So what i am doing now is starting from the basics that i needed to from the start i am currently ready a book titled ...On Food and Cooking, the science and lore of the kitchen by Harold Mc Gee for those of you who don't know who he is, he is one of the prominent figures in the molecular gastronomy movement he was inspired by a quote from Nicholas Kurti that is "I think it is a sad reflection on our civilization that while we can and do measure the temperature in the atmosphere of Venus we do not know what goes on inside our soufflés." and after reading that he started his research into what happens in our food, and has inspired the likes of Heston Blumenthal and many other chefs, his work is not easy ready however as it is all about the "why's" on everything in cookery, but i can say it is a must read for any chef who wants to further the skills as when you start to understand the why in cookery you can start to figure out the how in what you are doing, it is the building blocks that any good chef should have behind them, i remember always saying that cooking isn't rocket science, well now i have realized that it isn't, it's more detailed than that!!

i have now ordered another book by Herve This (pronounced Thess) to back the book from Harold Mc Gee, i feel that after that as my backing and start to what i want to accomplish i should find the experimenting alot more fun and interesting, and will have the knowledge that i need to do it professionally.

Now what alot of people don't realize is that this is study the chemistry of food, the molecules in food and how the react to certain ingredients, etc etc it is really hectic, i have been trying to read Mr Mc Gee's book as fast as i can but realize very quickly that it is not a quick read as you need everything to makes since in your own mind before you can carry on to the next thing.

In my studies thus far i have come to realize 2 things, Milk and Eggs are the most amazing natural ingredients on this planet, like seriously mind blowing, the reason why i say only 2 things i have only covered 2 chapters in this book and they are on Milk and Dairy products and eggs!!!! Mind blowing when you know How and Why!!!!!!

Any way as i keep ready my books i will keep my blog updated, if you would like some recipes i do a recipe of the week in the online so go to that site and you will still get some good recipes of mine.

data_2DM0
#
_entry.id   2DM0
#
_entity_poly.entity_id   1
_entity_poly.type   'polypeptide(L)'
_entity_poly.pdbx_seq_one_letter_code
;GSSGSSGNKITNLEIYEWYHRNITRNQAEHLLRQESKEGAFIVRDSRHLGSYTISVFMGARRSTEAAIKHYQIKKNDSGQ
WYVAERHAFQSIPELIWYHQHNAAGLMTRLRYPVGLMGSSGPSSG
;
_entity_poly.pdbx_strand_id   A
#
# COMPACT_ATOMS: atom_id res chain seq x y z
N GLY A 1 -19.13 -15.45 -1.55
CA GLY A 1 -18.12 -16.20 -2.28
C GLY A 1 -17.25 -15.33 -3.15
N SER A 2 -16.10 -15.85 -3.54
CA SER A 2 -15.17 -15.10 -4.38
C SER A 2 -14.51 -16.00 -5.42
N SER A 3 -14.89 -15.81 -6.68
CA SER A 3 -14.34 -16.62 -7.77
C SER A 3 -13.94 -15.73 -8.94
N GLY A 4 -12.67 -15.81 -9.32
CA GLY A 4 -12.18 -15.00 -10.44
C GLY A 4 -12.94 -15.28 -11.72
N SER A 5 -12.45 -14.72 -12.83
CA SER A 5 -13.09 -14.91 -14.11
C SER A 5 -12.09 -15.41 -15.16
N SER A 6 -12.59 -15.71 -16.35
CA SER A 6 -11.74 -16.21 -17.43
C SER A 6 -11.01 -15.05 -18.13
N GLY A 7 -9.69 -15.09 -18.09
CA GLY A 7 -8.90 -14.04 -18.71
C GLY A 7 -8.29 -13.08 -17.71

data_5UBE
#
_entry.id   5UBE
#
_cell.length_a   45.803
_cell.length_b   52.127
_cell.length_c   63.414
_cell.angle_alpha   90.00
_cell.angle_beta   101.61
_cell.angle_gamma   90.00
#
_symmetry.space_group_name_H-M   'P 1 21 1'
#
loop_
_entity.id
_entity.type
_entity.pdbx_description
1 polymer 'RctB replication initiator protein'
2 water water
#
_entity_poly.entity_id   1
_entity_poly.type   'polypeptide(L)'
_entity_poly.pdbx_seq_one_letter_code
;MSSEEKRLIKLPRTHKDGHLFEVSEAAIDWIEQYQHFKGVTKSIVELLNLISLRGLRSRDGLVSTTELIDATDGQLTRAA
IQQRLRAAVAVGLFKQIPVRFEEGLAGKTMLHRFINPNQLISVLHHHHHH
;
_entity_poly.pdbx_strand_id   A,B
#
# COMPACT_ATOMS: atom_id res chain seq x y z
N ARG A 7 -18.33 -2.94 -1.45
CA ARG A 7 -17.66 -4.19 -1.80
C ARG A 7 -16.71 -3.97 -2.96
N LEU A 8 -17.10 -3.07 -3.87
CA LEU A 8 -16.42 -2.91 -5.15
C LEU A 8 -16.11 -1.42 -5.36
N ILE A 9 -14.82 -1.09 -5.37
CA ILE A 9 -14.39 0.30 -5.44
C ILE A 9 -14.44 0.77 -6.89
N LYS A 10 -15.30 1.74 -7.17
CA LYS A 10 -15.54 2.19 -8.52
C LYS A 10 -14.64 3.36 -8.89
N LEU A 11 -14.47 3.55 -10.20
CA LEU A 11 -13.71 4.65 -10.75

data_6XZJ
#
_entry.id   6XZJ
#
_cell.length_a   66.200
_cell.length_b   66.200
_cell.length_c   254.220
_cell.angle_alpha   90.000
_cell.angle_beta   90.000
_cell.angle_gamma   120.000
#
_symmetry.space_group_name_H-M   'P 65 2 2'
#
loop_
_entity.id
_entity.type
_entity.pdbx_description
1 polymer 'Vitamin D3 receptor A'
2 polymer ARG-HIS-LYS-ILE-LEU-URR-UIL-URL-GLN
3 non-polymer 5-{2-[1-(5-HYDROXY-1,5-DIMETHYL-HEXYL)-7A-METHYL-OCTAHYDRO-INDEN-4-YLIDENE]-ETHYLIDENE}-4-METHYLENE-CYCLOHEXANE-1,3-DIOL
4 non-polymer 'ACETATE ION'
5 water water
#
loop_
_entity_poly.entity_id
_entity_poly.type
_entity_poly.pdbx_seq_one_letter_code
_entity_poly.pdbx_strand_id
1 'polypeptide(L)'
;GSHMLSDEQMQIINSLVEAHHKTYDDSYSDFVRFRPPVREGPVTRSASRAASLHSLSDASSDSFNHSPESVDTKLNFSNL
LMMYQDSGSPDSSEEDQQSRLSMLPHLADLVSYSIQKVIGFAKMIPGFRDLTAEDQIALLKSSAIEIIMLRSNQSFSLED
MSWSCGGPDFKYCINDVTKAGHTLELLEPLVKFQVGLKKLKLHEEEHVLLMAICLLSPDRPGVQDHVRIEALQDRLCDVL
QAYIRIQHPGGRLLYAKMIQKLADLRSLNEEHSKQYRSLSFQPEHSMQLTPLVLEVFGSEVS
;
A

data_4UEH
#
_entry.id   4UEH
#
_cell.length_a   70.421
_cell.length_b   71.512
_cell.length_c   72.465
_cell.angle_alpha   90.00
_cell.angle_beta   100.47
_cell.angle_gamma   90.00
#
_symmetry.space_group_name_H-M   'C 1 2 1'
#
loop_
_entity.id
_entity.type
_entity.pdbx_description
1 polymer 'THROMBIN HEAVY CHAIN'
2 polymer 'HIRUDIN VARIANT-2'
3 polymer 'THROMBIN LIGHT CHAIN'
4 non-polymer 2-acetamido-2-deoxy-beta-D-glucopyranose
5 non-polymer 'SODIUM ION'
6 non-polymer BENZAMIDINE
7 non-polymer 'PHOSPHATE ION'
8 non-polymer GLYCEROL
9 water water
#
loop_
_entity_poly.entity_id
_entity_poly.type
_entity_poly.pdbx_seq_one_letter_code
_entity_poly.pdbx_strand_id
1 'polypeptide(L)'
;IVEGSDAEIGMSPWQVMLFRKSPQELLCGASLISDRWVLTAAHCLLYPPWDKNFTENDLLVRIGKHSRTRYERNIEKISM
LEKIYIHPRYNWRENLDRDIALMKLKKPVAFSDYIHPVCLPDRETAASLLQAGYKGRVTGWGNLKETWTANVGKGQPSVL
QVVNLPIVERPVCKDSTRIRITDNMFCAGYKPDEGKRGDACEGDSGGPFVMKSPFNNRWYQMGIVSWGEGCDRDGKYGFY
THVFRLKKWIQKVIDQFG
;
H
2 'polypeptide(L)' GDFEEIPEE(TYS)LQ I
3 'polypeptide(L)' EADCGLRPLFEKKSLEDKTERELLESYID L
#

Bon appetit  

Thursday, February 9, 2012

Fresh garden snails......hmmm very interesting study

Hello everyone,
It's been a while since my last blog and this one is very different as well, those who know me know how passionate I am about everything food related! This new little adventure has taken me down the path of fresh snails, little do people know that most of the snail if not all the snails you eat in restaurants and buy in tins are just plain brown garden snails.

I have been researching it a little.and found that in south Africa our garden snails are amoung the best flavoured snails to eat. So I have managed to get together 50 snails and I am busy getting them ready to eat, its a bit of a mission but I am sure that it is going to be worth the time spent.

(they really seem to enjoy their "shower" they all come out and are really alive after it)

So now it starts off with "washing" them which involves cleaning them out of any poisonous leaves or pesticides that they may have eaten, so usually they starve them for 10 days, but I have chosen to feed them a diet of fresh organic rocket and organic fennel, I take them out of their habitat every morning and wash them lightly with water, funny thing that because it gets their stomachs working, then I put them back into their habitat with food, I will continue this for 4 days, after day one the poo has already changed from black to dark green, then after the flushing of the system I will starve them for 2 days by only washing them in the mornings.

(this is them in their habitat for the last time, tomorrow i will start with starving them for a day or two)

After that I will make a mixture of salt, cider vinegar and flour, this will kill them, then they will be boiled for a couple of minutes and them taken out of their shells, there is a little black area on the end of their tail which needs to be taken off if it has developed, other wise leave it, this is usually the "pancreas", you can eat it but in the case of larger snake it doesn't taste great. At this point they are good to eat, I will then try a coupe of recipes with them, I will be sure to of that too, just remember whenever you order snails you can do at at home or free